Inverted V deformity, mid-vault collapse, common post-surgical deformity after rhinoplasty
Rest assured, it can be fixed. An inverted V deformity can have multiple causes and can be fixed with spreader grafts, on-lay grafts and sidewall augmentation. If there are any functional difficulties, breathing problems, then spreader grafts are the ideal solution because they will correct the breathing and the cosmetic concerns. This will require additional surgery and significant cost. If there are no other cosmetic abnormalities on-lay grafts are simpler but are not anatomically correct and are not my choice because I like to reconstruct the structural integrity of the nose. You need to wait at least a year from your previous before revision to assure that no other problems present themselves in the mean time. Good luck.
An educated patient is always n advantage but you are reading a bit too much about techniques utilized in revision rhinoplasty.... it appears that you have had a closed rhinoplasty with somewhat irregularly resected dorsal structures... it does appear 'fixable'although you only have to bat .300 to make it to the cooperstown, a rhinoplasty expert who has a 95% success rate will still leave 5% of their patients unhappy... The decision to undergo a revision rhinoplasty needs to be considered carefully..Unfortunately, unsatisfactory results and secondary deformities from primary rhinoplasty are all too common.... like many other advances in science, technology, etc. the techniques and approach to rhinoplasty have become significantly refined over the last 20 years..... much of what is done now by qualified rhinoplasty specialists is much more 'constructive' than the 'destructive' methods of the past.... still many patients have suboptimal surgeries that result in asymmetry, over-resection of supporting structures and ultimate collapse over time. You need a thorough evaluation and a well thought out plan....you will need to gain the confidence that your surgeon has the skills and aesthetic judgment to fix your problem....17/20 'experts' are either fibbing or don't know any better....you will need to see several doctors to become convinced...find out who OR nurses and doctors go to and who their family/friends go to.... do your homework and be sure that your revision rhinoplasty surgeon has: 1. many years of rhinoplasty practice experience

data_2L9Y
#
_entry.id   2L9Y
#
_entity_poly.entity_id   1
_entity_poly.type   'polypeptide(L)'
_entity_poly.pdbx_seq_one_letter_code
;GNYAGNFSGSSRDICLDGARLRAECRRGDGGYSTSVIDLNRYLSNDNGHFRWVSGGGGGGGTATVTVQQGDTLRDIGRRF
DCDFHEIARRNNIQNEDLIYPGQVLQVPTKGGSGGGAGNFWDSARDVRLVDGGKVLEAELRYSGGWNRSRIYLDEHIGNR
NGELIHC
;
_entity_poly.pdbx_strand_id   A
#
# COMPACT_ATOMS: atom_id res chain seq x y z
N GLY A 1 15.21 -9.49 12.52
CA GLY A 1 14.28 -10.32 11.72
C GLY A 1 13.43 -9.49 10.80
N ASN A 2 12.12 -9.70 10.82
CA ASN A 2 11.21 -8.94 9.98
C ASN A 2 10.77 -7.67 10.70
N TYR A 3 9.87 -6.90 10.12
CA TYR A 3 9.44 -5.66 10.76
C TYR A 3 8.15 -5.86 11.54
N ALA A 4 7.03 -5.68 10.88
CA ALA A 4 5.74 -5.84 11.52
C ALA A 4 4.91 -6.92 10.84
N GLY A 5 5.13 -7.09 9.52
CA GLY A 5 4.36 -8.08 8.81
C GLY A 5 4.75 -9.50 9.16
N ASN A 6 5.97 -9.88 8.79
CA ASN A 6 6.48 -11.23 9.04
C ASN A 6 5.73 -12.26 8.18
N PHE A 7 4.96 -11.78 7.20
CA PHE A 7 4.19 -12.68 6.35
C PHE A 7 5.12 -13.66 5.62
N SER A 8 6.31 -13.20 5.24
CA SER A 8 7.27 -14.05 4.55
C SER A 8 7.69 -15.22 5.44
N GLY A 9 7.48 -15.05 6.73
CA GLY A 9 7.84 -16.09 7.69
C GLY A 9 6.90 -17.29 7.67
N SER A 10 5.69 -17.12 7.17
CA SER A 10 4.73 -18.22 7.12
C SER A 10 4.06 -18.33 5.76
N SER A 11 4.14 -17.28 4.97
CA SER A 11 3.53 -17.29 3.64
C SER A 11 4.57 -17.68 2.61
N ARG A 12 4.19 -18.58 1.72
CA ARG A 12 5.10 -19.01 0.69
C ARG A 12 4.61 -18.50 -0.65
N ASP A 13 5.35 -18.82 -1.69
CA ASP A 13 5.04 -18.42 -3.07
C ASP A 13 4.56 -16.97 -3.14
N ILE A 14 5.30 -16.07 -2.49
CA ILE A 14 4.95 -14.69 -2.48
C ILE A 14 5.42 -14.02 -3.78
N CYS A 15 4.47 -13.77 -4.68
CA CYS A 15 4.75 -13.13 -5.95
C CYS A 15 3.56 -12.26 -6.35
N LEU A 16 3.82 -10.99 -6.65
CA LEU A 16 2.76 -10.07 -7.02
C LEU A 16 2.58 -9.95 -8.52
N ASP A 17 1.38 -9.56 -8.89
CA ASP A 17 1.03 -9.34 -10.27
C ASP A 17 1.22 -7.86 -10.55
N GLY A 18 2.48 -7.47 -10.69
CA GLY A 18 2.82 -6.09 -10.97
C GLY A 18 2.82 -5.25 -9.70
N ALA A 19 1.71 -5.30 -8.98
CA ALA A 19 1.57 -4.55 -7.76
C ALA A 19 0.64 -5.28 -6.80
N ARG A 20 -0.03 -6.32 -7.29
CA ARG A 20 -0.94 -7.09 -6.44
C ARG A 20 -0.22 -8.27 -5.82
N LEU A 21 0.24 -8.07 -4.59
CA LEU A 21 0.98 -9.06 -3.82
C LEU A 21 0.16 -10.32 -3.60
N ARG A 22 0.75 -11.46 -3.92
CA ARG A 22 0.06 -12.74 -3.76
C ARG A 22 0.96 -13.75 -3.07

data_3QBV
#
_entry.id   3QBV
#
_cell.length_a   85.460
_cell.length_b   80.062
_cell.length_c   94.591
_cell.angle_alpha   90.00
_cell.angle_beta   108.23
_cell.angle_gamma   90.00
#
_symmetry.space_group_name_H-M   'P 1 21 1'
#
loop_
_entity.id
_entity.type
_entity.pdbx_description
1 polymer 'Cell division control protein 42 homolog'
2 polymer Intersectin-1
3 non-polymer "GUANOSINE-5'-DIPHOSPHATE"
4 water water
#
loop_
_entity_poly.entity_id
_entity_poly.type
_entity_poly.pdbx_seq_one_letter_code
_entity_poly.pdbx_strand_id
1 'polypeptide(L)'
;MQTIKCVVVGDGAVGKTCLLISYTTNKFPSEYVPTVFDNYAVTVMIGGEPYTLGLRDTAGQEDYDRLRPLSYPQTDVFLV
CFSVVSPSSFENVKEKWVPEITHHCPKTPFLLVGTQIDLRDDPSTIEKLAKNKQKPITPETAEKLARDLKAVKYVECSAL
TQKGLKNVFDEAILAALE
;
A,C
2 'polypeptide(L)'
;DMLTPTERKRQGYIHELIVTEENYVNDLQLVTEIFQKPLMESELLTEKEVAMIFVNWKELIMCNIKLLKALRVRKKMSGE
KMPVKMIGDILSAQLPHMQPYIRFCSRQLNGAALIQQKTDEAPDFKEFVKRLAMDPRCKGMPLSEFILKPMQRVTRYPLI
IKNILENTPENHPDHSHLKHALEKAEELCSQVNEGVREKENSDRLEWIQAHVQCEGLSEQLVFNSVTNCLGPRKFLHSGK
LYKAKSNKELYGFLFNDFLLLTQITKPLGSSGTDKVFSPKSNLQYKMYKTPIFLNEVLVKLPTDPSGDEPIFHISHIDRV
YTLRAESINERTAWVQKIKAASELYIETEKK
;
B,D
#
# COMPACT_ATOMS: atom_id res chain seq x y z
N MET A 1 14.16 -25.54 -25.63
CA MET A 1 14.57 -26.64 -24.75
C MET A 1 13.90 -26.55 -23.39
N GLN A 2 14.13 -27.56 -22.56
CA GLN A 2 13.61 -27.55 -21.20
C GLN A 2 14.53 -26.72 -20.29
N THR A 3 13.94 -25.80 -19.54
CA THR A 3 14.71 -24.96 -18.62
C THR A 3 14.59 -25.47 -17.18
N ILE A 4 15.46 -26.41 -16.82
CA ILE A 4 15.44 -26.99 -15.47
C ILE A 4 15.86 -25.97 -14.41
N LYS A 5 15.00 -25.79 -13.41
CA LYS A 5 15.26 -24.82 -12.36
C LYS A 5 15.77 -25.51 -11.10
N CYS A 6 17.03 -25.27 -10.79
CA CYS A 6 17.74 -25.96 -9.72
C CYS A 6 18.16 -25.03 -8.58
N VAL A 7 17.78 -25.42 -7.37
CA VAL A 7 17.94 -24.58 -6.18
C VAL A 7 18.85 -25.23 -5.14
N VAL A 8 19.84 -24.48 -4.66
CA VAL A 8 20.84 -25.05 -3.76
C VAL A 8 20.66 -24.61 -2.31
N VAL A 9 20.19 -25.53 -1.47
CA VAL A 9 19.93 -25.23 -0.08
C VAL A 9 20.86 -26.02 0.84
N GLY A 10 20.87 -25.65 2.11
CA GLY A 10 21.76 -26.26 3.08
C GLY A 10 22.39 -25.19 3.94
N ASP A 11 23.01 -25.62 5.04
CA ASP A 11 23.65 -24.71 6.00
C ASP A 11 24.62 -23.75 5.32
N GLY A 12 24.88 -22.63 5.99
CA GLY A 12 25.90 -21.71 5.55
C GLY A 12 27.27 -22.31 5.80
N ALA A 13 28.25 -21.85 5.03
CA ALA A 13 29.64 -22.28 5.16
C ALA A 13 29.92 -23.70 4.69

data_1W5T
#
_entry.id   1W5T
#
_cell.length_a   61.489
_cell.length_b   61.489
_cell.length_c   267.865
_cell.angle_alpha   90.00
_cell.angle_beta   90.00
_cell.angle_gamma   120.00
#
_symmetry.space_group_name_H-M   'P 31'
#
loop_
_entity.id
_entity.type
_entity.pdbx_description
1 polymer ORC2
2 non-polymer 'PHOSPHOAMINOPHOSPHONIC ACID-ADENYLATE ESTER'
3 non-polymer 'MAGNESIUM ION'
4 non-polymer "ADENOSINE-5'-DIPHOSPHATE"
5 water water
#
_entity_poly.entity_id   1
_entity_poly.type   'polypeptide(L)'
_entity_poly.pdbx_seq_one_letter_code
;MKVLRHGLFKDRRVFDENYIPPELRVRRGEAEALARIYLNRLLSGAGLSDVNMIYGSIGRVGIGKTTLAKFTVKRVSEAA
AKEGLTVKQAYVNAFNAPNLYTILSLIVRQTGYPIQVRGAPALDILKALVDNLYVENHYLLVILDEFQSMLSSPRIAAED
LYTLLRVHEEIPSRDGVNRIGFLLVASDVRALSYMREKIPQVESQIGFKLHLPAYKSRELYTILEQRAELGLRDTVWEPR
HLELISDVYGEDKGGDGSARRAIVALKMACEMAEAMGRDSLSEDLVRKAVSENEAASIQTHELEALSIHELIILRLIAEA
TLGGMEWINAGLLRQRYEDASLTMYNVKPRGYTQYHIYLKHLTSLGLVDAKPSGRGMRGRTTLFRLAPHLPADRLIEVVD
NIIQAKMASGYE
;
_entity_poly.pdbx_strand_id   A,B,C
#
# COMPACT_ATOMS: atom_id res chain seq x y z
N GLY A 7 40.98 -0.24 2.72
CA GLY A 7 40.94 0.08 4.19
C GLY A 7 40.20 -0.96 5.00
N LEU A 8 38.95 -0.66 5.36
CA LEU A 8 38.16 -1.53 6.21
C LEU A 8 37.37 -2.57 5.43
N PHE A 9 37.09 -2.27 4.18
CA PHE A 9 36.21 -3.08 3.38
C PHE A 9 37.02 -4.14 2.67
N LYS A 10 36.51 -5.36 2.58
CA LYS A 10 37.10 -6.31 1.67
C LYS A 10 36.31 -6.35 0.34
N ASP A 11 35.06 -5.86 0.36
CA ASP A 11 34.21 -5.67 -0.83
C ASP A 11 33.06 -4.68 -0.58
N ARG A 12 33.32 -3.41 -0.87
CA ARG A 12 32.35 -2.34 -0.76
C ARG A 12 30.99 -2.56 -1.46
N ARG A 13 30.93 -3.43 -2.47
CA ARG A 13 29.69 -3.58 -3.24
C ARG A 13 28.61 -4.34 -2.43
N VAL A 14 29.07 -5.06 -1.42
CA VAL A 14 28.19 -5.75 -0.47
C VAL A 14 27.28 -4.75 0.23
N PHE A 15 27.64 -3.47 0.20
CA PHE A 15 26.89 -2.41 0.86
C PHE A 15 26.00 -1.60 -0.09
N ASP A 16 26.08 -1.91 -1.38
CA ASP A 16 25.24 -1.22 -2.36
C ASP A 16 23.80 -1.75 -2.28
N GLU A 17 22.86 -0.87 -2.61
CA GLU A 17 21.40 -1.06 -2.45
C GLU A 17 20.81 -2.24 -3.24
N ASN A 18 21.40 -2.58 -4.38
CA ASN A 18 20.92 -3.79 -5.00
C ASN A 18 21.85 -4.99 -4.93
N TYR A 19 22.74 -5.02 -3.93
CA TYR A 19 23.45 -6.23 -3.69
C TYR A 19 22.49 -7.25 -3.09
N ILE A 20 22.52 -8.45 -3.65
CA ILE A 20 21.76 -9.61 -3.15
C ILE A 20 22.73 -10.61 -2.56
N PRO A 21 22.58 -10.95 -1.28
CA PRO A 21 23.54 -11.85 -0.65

2. judgment and techniques that have evolved over time
3. a practice focused on rhinoplasty
4. a willingness to do difficult, secondary and reconstructive cases
5. an interest in teaching others how to evaluate and do rhinoplasty properly
6. a willingness to share rhinoplasty resume, photos and patient experiences with prospective patients good luck...
Changes to the nose after rhinoplasty
It sounds as if you have a lot of concerns after having your rhinoplasty done. Some are very surgery specific and others don't make sense. You need to speak to your surgeon first, then get a consult with a surgeon that specializes in revision rhinoplasty.